President Obama is revealing his wish list in tonight’s State of the Union Address. Republican opposition will see that most of the president’s proposals never come to fruition, but some can be enacted without Congressional approval. Pushing policy without a vote is not a new policy to Obama—he has already announced a slew of executive orders and initiatives under his “We Can’t Wait” strategy. We took a look through the goals Obama laid out in his State of the Union Address and found several actions the president may soon take alone.
Veterans Working in Public Jobs: The first lady’s “Joining Forces” initiative as well as many of the president’s own orders have been directed at curbing unemployment among veterans. A new proposal will soon connect veterans to public jobs in cities and national parks.
Community College Partnerships: Obama has long championed community colleges and commended job training programs for getting the unemployed the skills they need to get back to work. A new goal will be to place 2 million skilled workers back on the job through new partnerships between community colleges and businesses.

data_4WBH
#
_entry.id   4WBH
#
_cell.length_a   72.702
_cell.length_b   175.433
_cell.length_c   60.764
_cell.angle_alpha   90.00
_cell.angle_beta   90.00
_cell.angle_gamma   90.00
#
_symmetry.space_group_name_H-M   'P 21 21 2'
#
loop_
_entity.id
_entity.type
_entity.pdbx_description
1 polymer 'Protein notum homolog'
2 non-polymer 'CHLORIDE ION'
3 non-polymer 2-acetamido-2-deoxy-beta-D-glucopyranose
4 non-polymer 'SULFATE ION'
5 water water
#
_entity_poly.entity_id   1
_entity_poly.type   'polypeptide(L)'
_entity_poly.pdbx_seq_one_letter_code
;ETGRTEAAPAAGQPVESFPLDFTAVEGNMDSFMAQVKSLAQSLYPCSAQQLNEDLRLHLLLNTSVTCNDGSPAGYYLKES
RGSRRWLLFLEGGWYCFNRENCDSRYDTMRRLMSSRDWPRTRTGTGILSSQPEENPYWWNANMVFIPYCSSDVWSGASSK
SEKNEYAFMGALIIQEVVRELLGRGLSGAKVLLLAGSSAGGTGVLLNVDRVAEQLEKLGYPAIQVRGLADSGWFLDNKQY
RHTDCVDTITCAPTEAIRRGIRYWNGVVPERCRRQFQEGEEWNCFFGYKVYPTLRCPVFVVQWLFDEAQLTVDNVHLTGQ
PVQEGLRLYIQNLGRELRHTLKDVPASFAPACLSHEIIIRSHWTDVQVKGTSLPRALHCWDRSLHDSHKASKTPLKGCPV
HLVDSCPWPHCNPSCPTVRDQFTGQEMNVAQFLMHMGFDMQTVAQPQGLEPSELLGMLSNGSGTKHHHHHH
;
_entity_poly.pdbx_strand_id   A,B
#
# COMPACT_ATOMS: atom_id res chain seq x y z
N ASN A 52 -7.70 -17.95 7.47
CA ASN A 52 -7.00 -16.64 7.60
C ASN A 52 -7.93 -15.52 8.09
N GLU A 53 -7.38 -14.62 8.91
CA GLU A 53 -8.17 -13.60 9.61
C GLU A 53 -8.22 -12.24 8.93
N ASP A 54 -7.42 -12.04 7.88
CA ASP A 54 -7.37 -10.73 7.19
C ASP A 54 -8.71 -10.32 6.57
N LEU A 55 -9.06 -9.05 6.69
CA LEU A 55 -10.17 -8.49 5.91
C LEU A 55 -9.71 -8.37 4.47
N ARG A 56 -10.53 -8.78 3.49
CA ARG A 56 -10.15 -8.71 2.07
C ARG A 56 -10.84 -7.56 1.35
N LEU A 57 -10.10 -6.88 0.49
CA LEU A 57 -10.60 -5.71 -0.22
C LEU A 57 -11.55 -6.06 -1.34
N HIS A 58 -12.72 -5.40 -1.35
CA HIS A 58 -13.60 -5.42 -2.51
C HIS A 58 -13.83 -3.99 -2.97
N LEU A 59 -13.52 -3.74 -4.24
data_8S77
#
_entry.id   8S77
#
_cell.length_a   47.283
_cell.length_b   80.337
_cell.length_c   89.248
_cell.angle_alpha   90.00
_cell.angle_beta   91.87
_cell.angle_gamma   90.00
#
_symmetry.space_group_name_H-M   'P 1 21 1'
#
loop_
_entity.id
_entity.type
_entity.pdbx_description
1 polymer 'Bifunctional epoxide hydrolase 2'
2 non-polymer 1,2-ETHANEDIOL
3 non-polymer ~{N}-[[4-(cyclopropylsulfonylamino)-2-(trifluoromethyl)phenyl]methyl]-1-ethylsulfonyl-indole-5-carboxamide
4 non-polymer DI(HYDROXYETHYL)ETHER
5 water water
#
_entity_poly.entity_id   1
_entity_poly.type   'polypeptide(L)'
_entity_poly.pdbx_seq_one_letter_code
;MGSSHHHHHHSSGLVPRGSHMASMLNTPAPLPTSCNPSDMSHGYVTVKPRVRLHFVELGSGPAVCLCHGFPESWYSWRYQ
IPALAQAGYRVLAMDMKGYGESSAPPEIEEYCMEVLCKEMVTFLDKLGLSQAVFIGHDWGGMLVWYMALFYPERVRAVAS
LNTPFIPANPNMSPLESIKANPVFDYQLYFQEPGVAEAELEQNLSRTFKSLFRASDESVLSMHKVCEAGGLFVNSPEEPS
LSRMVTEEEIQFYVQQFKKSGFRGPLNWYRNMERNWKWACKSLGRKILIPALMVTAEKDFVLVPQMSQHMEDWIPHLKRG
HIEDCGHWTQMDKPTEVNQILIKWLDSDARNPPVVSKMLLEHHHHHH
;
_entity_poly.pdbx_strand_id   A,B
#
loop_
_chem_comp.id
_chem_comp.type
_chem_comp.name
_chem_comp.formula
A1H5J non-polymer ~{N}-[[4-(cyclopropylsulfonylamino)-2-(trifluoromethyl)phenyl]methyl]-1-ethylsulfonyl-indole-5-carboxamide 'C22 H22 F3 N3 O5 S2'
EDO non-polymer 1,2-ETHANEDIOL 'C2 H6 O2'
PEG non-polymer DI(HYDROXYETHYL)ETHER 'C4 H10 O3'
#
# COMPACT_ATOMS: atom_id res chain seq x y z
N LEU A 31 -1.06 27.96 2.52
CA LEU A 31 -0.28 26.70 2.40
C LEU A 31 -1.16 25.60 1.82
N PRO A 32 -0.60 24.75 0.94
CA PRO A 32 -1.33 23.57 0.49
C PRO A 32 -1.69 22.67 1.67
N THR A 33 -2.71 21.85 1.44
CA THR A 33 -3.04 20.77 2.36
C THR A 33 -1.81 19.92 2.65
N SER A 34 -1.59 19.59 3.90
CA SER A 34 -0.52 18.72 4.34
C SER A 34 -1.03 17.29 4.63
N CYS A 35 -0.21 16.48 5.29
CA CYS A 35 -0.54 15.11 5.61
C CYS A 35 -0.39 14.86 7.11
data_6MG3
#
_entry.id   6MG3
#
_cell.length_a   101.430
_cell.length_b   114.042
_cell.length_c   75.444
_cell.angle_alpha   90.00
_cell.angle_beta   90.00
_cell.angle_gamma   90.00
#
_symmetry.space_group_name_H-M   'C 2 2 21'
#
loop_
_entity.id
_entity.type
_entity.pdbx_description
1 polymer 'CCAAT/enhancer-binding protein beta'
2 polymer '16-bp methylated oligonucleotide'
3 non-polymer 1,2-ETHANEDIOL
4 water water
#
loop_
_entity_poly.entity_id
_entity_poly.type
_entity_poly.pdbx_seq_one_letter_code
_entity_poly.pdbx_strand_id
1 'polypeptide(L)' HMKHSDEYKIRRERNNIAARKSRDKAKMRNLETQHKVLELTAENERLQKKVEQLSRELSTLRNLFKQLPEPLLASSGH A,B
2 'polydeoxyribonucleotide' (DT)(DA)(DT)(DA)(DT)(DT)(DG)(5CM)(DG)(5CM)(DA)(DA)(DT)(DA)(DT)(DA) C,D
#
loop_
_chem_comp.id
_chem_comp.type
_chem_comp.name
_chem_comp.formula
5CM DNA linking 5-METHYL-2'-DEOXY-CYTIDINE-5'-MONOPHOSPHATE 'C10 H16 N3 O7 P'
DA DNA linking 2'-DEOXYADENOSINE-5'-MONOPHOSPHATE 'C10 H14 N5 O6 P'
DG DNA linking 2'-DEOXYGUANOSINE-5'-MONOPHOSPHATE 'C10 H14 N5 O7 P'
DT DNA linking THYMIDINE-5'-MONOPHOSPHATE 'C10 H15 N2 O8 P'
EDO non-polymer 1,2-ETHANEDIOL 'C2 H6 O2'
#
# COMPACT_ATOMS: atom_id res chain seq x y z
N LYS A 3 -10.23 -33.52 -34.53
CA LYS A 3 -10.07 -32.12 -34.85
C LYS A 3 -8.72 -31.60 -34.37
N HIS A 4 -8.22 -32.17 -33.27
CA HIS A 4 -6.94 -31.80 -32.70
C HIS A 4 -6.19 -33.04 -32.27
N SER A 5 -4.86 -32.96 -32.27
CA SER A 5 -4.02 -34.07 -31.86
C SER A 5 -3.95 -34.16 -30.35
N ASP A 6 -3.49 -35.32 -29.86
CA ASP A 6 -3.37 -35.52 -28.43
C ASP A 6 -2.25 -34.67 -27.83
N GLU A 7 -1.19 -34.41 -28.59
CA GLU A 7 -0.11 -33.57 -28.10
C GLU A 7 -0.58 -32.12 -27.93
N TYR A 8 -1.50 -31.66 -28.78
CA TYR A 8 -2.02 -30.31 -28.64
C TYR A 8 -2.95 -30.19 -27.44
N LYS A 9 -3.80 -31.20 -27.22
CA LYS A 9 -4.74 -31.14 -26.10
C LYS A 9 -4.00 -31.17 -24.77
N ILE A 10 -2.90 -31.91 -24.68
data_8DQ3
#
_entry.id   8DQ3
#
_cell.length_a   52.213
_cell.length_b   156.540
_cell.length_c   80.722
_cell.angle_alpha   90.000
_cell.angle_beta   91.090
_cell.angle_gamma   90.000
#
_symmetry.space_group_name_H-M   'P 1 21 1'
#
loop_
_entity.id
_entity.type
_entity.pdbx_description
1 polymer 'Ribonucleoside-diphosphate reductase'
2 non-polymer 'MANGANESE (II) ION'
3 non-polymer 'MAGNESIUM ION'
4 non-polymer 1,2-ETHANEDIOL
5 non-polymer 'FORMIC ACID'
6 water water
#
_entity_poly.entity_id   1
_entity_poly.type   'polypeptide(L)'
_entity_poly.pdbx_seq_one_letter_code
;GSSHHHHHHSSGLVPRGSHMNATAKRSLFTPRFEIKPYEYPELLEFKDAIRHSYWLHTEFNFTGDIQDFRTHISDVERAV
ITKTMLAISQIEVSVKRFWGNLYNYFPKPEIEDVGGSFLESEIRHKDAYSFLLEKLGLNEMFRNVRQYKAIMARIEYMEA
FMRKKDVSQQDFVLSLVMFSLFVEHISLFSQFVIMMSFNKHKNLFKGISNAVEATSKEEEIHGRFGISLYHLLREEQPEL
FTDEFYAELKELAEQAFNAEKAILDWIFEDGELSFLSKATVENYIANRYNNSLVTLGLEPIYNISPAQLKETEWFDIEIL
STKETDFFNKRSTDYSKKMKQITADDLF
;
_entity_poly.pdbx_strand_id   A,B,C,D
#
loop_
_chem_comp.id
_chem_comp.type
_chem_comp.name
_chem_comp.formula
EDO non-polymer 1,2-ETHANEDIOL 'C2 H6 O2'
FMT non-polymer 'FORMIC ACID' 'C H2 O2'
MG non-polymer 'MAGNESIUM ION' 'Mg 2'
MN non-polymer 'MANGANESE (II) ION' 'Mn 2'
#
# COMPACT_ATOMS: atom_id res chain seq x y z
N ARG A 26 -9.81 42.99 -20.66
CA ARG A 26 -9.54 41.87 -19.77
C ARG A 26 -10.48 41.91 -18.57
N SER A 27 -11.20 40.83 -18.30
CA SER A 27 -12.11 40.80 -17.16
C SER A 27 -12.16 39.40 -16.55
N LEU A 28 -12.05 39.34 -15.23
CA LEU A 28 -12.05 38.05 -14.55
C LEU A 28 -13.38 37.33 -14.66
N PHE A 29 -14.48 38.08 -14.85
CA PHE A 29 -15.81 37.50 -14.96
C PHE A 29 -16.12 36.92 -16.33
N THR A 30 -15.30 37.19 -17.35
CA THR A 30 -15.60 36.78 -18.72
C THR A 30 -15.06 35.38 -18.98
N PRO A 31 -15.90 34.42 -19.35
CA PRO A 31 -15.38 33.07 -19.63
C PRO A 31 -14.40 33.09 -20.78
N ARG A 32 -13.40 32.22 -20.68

Innovation and Research Investment: In a past executive order, Obama called on specific government agencies to speed up the grant process they use to approve private firms and universities in need of government funds. While he can’t allocate more money for grants without a Congressionally-approved budget, he can continue to take burdens off the current system.
Gender-Based Wage Gap Closure: The Lilly Ledbetter Fair Pay Act, already signed into law, helps women recover their pay if they receive less than their male counterparts. Obama can strengthen the law by boosting the Equal Pay Task Force Agency. According to the White House, women still make 23 cents less on every dollar earned than their male counterparts, on average.
Resources for the Unemployed: Creating one website to address one problem is a tactic the administration has taken in many of its recent executive orders. Obama will now propose a site to connect unemployed Americans with job training opportunities and information on the insurance they may qualify for—should Congress chose to extend their benefits.